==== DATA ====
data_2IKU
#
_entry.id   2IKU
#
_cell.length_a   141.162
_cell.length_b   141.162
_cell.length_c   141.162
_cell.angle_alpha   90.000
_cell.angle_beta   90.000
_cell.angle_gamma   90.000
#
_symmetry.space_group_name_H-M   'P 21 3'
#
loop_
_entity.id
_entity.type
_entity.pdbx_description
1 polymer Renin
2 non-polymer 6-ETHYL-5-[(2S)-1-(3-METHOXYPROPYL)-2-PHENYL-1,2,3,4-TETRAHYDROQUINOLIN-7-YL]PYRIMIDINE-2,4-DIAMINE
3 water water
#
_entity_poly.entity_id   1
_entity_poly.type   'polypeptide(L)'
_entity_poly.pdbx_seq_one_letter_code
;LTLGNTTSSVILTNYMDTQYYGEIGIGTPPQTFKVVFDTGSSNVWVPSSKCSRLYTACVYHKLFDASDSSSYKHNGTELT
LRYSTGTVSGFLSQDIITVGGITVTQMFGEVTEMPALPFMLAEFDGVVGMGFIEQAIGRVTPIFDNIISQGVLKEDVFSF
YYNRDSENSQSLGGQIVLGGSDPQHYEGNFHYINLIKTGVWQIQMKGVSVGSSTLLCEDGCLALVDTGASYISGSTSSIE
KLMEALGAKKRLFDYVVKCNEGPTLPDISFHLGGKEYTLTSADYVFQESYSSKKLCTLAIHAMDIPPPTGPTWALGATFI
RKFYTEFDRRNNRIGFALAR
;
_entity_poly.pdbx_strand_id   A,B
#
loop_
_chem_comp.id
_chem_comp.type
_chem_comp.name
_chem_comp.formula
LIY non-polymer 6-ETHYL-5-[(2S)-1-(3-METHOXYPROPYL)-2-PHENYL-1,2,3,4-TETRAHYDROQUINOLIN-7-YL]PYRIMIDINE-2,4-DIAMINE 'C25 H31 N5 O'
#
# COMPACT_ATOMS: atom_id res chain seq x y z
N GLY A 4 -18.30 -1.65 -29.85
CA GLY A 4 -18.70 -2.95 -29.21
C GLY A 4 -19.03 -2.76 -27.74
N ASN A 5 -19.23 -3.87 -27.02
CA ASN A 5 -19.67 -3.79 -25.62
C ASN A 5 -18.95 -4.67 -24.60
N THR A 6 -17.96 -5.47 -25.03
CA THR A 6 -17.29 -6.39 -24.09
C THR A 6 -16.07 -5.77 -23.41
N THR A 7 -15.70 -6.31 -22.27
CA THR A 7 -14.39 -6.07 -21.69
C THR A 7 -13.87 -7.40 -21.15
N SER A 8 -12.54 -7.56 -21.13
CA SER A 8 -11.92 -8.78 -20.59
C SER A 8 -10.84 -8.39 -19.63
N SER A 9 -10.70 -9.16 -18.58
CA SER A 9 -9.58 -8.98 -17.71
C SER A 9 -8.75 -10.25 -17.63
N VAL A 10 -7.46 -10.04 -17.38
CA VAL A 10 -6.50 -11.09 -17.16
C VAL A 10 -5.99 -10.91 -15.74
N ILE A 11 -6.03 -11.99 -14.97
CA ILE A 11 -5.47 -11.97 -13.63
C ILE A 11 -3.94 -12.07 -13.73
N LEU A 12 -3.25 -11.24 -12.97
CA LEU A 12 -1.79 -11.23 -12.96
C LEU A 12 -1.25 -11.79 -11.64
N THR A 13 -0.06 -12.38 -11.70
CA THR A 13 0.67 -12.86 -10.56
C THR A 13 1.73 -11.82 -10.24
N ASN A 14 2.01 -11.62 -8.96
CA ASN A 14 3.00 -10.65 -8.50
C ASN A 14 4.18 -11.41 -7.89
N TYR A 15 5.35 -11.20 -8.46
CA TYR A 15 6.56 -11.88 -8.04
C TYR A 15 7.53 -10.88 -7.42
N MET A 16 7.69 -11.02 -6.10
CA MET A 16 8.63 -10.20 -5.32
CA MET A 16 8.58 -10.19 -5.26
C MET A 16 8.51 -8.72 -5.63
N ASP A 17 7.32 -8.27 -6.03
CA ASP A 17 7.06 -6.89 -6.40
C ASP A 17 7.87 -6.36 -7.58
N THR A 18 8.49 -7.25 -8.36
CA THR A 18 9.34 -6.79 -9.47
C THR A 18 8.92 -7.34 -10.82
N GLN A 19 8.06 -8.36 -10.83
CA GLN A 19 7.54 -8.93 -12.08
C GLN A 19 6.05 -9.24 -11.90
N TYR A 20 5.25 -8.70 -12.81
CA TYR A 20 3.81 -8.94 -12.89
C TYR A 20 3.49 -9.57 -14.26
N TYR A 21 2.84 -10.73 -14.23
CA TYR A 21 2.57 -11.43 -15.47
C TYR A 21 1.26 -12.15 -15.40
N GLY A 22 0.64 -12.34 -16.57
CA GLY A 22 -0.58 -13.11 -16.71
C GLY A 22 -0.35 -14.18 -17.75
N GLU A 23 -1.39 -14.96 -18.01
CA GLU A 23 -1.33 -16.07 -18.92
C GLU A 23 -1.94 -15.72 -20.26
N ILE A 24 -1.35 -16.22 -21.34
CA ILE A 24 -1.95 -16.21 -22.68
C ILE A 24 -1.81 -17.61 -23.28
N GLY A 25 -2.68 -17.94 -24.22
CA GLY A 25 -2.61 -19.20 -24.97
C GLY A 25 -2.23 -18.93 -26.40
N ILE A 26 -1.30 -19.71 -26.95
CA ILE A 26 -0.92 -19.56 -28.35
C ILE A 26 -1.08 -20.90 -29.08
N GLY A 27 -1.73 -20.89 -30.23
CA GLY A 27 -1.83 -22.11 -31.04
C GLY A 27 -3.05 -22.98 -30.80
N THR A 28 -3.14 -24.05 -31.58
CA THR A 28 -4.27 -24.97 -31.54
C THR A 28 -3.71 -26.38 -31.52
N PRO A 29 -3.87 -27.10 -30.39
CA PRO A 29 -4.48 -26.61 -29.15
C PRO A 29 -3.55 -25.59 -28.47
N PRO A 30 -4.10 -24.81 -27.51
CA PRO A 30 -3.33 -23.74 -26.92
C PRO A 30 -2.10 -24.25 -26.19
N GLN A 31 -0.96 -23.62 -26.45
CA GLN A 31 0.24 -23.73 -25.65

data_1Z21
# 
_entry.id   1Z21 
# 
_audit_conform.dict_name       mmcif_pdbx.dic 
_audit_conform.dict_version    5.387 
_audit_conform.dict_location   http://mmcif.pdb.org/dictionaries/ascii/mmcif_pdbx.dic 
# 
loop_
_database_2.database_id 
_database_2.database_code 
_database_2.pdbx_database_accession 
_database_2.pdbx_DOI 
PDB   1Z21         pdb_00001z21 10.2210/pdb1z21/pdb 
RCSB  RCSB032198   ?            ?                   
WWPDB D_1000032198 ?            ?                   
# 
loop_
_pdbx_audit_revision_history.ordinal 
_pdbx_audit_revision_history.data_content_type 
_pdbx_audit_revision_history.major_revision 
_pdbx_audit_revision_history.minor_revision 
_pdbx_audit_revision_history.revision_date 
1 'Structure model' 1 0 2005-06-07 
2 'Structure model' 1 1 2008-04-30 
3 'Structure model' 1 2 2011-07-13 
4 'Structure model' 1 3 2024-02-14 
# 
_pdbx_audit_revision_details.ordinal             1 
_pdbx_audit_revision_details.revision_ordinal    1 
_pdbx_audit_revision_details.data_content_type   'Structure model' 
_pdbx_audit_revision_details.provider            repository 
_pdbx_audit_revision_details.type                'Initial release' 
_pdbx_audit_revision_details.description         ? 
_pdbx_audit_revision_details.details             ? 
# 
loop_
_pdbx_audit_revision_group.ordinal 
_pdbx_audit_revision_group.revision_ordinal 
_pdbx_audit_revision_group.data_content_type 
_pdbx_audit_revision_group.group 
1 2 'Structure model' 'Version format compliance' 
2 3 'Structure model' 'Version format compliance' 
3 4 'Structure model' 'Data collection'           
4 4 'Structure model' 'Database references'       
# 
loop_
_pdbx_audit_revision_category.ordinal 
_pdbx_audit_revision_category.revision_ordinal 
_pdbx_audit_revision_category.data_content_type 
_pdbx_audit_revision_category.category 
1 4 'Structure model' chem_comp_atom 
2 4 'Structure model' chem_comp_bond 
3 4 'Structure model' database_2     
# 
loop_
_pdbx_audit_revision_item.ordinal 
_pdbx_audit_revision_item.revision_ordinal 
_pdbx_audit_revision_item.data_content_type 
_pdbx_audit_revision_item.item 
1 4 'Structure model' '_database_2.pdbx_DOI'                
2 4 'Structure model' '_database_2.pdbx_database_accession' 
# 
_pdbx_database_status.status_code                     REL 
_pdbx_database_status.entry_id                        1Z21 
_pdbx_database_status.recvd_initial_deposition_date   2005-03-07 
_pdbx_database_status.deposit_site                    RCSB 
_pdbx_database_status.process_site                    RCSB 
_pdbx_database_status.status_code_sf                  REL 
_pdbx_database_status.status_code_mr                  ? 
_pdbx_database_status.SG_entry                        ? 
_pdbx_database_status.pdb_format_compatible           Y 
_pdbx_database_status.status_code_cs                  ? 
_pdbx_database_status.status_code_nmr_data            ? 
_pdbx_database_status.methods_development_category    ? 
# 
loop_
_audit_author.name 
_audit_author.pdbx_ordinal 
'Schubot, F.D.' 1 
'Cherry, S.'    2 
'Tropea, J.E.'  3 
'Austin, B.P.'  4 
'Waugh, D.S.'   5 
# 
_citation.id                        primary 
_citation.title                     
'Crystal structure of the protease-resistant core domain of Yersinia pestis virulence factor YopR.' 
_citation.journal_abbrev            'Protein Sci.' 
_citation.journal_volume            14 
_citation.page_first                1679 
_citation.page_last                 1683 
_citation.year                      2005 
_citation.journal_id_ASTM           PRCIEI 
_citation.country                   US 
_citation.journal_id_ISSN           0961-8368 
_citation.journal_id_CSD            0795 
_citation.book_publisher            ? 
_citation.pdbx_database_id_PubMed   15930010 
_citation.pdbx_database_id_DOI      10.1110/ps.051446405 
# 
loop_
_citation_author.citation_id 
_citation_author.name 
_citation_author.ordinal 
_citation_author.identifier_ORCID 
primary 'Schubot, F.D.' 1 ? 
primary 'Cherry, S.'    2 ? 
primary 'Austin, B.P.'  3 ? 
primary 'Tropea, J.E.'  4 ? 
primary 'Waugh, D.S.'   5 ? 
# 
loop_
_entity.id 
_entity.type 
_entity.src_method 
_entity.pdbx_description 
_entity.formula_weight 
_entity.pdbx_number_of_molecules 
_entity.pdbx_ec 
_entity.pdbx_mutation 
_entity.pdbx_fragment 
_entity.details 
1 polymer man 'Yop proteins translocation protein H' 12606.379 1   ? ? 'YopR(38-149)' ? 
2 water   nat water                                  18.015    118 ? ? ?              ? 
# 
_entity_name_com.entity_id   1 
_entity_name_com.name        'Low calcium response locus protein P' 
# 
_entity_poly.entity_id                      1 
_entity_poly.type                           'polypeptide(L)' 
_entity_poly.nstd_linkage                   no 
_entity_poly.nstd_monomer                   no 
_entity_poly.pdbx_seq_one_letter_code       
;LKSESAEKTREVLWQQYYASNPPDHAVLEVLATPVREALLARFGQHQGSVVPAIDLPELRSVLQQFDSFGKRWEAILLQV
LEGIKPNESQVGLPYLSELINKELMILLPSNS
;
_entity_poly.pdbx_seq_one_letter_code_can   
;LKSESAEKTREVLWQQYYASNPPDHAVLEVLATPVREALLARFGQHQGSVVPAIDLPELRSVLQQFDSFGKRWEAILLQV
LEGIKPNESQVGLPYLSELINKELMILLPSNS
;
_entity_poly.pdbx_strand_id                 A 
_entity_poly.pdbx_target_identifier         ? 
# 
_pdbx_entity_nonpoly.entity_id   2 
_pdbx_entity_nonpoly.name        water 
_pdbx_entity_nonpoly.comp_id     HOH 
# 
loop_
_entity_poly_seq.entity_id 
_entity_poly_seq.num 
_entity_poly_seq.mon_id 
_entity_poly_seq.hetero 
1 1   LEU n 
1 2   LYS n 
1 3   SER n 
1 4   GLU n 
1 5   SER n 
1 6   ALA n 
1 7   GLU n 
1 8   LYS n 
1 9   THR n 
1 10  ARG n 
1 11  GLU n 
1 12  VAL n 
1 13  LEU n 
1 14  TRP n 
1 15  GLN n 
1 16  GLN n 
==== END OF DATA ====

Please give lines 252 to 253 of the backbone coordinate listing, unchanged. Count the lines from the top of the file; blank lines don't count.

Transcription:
_entity_name_com.name        'Low calcium response locus protein P' 
# 